Novel nanostructured catalysts toward efficient and cost-effective fuel cell stacks

Supervisory team: Scientia Prof Rose Amal, Dr Xunyu Lu and Dr Rahman Daiyan

Description: Fuel cell stacks are the key element of fuel cell vehicles (FCV), which are considered as promising alternatives to the traditional fossil fuel-powered cars. The performance of fuel cell stacks are determined by two sluggish electrochemical processes involved, namely the anodic hydrogen oxidation reaction (HOR) and the cathodic oxygen reduction reaction (ORR). Currently, platinum (Pt) and its alloys are considered as the benchmarks for both HOR and ORR, while the exorbitant cost and scarcity of Pt have severely restricted its widespread applications.

(a) TEM image of a hollow sphere structured catalyst. (b) Schematic illustration of ORR and HOR on the hollow sphere structured catalyst.

This project dedicates to fabricate novel carbon-based catalysts for ORR and HOR, and boosting their catalytic activity by controlling the morphology, optimizing the compositions as well as doping with isolated metal atoms (e.g. Fe, Co and Ni). Moreover, more depth studies will be carried out to understand the catalytic mechanisms and reaction pathways of ORR and HOR, which will facilitate the further optimization of catalyst materials to reach a level similar, or even superior to their Pt based counterparts. Finally, the active non-precious material based catalysts will be carefully selected, and assembled into cost-effective fuel cell stacks with considerable durability and electricity output.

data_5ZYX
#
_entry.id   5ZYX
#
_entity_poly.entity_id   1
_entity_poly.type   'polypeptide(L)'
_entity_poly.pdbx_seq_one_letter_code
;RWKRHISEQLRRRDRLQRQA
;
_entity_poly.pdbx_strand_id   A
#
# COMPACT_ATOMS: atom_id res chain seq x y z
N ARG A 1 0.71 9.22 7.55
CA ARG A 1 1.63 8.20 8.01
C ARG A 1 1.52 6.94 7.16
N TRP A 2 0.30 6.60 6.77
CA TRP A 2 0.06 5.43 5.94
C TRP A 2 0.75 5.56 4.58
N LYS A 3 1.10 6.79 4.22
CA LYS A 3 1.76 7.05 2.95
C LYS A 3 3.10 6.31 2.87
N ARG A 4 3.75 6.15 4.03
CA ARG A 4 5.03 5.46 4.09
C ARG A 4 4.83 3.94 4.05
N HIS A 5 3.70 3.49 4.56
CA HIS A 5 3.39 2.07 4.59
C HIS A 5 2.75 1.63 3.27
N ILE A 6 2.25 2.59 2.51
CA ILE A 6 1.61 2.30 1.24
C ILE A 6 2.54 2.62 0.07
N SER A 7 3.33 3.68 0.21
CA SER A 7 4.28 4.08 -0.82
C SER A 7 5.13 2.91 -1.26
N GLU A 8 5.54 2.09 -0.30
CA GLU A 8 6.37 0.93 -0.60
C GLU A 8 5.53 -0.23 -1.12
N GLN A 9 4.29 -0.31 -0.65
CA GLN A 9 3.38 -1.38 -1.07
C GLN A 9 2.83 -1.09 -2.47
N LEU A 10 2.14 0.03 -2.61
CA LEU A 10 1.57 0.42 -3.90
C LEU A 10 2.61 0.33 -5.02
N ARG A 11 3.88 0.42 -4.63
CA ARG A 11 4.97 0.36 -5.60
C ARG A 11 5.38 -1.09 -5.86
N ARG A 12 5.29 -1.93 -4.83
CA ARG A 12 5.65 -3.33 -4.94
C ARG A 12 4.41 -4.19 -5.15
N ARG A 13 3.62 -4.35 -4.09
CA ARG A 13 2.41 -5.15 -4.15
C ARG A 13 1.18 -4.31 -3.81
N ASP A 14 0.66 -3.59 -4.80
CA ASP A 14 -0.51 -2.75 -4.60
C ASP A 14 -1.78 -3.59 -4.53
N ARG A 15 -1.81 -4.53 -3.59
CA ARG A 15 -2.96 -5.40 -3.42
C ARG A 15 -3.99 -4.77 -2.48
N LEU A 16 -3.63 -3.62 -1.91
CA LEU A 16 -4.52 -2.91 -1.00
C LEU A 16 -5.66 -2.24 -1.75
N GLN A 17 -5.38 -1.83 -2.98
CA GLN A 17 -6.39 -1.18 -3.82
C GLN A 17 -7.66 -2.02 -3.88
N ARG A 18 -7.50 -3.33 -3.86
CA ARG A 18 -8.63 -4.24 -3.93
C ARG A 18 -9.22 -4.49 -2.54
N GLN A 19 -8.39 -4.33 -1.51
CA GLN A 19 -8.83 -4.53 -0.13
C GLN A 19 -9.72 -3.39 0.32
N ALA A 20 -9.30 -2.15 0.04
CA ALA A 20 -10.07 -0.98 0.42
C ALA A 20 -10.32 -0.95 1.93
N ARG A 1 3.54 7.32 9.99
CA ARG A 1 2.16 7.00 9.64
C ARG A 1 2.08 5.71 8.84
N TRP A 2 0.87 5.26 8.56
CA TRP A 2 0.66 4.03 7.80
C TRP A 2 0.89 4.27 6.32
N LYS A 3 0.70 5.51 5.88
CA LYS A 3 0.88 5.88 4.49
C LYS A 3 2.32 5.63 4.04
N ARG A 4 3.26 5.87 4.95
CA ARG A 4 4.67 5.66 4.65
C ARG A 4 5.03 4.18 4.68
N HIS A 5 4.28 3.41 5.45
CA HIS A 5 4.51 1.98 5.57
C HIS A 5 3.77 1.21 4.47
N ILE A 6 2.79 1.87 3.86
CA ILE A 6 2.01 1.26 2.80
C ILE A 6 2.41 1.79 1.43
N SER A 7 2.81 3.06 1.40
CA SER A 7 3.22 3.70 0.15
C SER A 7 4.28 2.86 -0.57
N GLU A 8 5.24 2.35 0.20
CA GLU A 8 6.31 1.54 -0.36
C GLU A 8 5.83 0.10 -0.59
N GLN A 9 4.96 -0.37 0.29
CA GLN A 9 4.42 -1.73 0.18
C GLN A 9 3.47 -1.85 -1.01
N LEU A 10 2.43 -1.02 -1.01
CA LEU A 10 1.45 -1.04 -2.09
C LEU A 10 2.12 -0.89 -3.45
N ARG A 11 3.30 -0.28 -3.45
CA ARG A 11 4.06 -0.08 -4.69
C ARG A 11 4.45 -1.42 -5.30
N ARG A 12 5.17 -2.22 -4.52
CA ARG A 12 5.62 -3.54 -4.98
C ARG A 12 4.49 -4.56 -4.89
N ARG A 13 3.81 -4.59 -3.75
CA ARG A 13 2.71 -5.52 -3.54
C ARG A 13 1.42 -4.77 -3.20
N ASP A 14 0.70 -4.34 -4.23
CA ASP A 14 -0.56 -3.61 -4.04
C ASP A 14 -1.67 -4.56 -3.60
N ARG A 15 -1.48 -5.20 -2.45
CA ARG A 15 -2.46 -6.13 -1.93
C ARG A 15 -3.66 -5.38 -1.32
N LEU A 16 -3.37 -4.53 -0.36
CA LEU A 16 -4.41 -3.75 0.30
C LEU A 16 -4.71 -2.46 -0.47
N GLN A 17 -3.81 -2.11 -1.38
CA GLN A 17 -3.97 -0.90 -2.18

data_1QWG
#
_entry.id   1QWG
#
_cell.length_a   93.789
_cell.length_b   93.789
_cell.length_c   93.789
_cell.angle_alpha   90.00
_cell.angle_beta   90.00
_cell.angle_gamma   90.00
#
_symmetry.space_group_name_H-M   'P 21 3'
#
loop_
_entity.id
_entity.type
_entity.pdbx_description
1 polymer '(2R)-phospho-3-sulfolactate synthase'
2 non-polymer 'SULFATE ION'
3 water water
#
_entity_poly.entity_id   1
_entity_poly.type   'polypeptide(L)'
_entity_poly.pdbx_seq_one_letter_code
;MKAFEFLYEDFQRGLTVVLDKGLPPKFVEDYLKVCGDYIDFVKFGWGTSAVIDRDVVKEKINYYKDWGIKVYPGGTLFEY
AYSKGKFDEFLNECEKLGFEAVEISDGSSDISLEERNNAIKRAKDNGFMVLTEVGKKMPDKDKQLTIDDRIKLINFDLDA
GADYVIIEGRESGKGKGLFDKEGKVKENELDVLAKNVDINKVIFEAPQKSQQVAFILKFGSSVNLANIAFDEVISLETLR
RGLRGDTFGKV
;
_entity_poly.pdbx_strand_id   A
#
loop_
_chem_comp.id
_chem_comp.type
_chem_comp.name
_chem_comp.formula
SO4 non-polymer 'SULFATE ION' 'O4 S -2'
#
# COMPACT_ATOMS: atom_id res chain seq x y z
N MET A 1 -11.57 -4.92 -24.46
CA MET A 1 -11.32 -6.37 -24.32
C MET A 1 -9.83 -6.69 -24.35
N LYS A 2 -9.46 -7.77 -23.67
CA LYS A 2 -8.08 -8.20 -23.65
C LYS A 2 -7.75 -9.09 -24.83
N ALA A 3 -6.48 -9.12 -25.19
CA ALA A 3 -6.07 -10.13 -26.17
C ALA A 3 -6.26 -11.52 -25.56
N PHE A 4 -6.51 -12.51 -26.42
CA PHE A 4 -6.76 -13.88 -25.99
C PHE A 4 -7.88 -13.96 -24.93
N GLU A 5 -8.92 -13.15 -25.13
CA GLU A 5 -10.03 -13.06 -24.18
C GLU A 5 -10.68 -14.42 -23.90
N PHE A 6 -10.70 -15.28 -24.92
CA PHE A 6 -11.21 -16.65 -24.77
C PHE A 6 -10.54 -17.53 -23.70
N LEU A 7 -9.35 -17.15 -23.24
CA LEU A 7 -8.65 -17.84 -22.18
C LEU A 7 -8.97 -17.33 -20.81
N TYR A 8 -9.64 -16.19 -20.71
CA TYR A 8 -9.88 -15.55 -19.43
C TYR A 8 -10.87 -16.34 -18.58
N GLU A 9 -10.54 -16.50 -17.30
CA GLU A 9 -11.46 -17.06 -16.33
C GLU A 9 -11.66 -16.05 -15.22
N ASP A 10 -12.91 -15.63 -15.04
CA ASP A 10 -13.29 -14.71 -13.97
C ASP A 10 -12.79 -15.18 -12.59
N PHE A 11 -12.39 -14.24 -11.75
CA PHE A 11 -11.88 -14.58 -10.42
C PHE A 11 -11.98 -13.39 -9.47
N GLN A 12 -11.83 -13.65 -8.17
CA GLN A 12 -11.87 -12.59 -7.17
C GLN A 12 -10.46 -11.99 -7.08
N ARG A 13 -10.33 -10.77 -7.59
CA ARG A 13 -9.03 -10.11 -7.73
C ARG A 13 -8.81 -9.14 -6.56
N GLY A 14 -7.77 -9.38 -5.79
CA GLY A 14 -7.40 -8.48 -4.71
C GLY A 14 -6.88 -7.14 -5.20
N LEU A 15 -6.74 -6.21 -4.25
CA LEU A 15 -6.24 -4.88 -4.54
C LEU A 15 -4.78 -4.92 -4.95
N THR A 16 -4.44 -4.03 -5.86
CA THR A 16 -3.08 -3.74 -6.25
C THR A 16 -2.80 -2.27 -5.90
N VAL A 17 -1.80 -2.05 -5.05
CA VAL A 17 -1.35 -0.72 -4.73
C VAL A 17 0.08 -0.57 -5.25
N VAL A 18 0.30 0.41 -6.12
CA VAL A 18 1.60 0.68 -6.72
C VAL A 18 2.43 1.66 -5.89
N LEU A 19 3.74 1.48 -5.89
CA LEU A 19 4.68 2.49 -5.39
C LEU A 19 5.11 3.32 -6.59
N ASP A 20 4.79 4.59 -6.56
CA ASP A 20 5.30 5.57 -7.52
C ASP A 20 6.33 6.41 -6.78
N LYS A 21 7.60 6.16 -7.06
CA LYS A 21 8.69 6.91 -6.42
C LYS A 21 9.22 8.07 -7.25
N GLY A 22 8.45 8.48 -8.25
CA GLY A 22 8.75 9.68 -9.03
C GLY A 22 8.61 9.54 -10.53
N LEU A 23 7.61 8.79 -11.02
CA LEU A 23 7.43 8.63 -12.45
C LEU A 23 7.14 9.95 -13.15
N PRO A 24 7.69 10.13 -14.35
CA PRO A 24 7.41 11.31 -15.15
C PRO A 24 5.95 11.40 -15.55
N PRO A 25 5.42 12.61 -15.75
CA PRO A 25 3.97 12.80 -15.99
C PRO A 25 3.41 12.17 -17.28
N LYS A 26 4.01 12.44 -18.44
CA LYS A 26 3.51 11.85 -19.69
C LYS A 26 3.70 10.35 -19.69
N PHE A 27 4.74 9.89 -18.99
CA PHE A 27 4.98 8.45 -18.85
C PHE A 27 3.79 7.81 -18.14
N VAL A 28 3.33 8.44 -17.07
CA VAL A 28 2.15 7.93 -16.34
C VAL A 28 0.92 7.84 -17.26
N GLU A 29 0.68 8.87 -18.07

The students selected for this project will be given an opportunity to work in Particles and Catalysis Research Group (PartCat) at School of Chemical Engineering, under the supervision of Scientia Professor Rose Amal, and Dr Xunyu Lu. The students will have access to state-of-the-art experimentation facilities, mentoring opportunities and fun and nurturing working environment to gain necessary expertise facilitating their career in industry or academic research.

Suitable for: Chemical Engineers and Industrial Chemistry students. 

Level of difficulty: Challenging

References:

[1] Davydova et al. ACS Catal., 8 (7), 6665–6690, (2018)

[2] Lu et al. J. Mater. Chem. A, 3, 13371–13376, (2015)

[3] Wu et al. ChemSusChem, 8 (17), 2772-2788, (2015)

Further information can be obtained by contacting Professor Rose Amal (r.amal@unsw.edu.au)